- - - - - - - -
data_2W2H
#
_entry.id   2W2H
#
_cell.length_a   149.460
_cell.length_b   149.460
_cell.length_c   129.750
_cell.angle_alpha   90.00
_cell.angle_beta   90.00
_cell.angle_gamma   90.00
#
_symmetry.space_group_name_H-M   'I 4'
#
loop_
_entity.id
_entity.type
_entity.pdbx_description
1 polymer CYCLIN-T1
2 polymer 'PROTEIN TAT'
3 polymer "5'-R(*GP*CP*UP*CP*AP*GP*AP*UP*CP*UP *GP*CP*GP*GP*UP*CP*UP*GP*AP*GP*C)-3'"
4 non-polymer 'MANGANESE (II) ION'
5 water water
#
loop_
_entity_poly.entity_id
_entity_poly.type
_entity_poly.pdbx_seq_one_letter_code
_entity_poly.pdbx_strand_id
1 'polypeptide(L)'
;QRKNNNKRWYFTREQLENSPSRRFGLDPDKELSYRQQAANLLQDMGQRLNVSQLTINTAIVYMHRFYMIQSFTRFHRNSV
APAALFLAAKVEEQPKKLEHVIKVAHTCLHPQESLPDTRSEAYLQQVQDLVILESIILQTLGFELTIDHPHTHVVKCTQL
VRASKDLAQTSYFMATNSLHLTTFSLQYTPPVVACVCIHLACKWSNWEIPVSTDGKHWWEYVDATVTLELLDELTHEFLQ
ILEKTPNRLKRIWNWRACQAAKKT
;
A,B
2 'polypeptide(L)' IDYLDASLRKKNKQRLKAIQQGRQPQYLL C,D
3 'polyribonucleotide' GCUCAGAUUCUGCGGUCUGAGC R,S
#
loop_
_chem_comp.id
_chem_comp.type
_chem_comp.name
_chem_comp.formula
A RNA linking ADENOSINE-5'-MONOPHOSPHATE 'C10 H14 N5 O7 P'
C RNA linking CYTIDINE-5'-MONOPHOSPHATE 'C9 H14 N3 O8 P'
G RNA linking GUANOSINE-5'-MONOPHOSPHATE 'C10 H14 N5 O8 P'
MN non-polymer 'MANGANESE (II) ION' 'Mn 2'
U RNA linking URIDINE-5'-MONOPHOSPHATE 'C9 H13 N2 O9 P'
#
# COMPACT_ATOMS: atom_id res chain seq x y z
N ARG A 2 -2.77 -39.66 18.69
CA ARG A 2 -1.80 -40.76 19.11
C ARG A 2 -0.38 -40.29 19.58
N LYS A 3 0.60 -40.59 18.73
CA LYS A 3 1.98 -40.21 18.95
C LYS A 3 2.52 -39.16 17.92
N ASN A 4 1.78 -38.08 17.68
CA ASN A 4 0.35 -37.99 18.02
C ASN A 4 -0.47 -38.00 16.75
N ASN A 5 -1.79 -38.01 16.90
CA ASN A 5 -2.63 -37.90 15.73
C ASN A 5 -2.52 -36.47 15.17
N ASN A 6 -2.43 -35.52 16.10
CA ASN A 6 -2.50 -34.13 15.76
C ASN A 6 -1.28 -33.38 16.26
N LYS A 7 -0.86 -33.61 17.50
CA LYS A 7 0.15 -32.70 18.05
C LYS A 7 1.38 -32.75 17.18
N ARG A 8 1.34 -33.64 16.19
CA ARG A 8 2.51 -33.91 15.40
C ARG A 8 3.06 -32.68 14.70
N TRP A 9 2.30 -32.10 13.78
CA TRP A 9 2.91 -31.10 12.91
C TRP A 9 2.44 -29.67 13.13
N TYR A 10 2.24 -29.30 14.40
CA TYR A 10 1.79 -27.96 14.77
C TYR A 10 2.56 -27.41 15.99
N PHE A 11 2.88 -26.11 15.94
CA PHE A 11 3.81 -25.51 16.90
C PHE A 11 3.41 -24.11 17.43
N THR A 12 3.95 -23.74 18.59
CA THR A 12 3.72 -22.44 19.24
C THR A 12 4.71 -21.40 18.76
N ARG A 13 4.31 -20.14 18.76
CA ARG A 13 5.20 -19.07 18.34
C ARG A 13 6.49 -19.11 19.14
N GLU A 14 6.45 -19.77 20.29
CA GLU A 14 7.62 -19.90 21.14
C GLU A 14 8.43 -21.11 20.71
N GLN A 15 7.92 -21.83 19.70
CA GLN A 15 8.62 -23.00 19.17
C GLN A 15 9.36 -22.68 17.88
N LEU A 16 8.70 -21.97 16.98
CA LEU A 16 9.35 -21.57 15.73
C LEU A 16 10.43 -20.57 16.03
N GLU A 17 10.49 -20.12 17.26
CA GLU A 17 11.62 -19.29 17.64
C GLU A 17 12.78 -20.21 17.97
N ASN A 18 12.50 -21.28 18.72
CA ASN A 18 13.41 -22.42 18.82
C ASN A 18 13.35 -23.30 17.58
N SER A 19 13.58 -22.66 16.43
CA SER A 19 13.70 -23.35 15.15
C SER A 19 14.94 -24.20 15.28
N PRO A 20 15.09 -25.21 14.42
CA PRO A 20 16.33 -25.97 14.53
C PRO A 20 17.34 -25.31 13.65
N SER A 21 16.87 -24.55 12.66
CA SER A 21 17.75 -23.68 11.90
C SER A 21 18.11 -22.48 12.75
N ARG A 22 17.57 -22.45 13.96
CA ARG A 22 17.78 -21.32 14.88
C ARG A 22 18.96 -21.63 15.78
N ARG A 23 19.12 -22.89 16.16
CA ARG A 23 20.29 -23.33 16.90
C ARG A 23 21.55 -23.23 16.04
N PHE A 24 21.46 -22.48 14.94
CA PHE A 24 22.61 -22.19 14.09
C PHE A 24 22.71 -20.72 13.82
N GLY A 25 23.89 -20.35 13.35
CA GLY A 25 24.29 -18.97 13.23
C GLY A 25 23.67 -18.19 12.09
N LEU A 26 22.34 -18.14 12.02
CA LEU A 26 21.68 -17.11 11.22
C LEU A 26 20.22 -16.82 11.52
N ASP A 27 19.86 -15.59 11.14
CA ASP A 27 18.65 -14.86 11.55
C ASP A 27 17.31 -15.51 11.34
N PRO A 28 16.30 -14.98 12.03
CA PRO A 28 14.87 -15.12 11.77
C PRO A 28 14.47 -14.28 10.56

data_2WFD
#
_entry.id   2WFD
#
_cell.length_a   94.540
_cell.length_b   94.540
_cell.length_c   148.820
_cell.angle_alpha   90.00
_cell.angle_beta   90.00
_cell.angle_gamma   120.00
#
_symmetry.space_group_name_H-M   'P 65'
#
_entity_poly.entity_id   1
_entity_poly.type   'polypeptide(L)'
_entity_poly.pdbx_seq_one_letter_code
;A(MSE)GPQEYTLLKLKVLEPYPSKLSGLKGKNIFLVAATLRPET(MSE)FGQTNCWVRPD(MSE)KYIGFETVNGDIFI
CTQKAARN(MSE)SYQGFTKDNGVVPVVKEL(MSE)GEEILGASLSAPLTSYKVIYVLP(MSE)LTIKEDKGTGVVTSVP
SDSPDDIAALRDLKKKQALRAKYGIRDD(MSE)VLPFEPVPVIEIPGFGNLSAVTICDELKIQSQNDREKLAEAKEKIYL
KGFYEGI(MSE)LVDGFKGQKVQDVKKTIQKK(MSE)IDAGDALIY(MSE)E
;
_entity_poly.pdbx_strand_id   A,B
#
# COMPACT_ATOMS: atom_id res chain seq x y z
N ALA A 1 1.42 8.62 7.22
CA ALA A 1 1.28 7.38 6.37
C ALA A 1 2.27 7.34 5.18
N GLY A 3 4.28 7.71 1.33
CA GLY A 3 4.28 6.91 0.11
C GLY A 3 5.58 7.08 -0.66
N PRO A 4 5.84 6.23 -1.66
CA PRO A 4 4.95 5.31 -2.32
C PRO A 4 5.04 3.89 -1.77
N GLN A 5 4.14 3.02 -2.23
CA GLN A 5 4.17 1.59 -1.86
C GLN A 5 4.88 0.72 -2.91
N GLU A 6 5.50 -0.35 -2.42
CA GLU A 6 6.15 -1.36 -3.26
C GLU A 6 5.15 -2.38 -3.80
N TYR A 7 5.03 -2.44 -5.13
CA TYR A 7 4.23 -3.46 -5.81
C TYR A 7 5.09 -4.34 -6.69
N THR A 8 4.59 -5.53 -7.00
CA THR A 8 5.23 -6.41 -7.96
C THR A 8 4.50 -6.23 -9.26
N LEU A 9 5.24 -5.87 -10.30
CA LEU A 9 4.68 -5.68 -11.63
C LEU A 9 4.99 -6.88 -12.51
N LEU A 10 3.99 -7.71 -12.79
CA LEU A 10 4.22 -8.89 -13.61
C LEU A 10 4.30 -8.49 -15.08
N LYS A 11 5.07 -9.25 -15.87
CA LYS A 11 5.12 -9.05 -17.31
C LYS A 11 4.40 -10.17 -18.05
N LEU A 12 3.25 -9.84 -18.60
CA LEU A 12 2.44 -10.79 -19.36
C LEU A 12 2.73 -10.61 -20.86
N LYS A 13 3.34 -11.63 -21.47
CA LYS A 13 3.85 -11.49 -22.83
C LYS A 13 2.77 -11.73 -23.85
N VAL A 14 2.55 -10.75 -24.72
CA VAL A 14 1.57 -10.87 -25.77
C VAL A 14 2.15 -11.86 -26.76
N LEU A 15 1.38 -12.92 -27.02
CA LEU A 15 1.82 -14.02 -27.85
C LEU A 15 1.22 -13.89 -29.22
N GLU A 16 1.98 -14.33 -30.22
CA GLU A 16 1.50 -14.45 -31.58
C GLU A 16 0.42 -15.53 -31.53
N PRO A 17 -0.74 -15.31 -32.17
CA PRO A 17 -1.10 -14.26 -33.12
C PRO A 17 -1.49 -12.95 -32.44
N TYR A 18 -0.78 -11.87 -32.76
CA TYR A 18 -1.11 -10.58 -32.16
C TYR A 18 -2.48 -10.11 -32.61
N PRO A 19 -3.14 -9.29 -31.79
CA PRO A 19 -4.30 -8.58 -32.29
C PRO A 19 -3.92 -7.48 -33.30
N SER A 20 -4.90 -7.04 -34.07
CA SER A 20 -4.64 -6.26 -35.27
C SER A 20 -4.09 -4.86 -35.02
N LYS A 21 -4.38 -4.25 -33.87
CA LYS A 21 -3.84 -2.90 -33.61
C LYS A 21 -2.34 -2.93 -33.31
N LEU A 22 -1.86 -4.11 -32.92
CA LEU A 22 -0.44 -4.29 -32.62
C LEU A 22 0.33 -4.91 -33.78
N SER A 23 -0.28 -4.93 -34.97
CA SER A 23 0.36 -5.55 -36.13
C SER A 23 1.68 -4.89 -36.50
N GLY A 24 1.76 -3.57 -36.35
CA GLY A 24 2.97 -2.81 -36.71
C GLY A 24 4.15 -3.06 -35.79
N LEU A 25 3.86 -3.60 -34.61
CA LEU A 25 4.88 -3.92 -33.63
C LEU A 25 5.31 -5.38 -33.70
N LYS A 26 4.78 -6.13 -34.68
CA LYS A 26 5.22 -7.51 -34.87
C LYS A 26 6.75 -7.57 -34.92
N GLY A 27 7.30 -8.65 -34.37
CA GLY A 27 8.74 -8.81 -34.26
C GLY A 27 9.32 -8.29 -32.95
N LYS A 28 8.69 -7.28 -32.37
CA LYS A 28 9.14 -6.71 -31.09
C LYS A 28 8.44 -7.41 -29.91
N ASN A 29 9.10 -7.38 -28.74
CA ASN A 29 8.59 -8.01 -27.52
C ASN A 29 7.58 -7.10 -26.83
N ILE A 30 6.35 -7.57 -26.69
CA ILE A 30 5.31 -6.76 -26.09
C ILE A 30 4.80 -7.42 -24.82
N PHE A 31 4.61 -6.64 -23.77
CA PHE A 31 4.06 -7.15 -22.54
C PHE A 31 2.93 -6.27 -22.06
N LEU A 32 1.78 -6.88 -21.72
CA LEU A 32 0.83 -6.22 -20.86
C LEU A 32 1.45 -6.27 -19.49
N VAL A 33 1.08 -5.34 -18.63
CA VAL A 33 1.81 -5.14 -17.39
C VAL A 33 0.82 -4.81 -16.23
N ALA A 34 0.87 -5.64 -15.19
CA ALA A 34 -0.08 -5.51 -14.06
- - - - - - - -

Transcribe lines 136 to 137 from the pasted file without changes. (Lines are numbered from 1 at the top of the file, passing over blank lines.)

_cell.length_a   94.540
_cell.length_b   94.540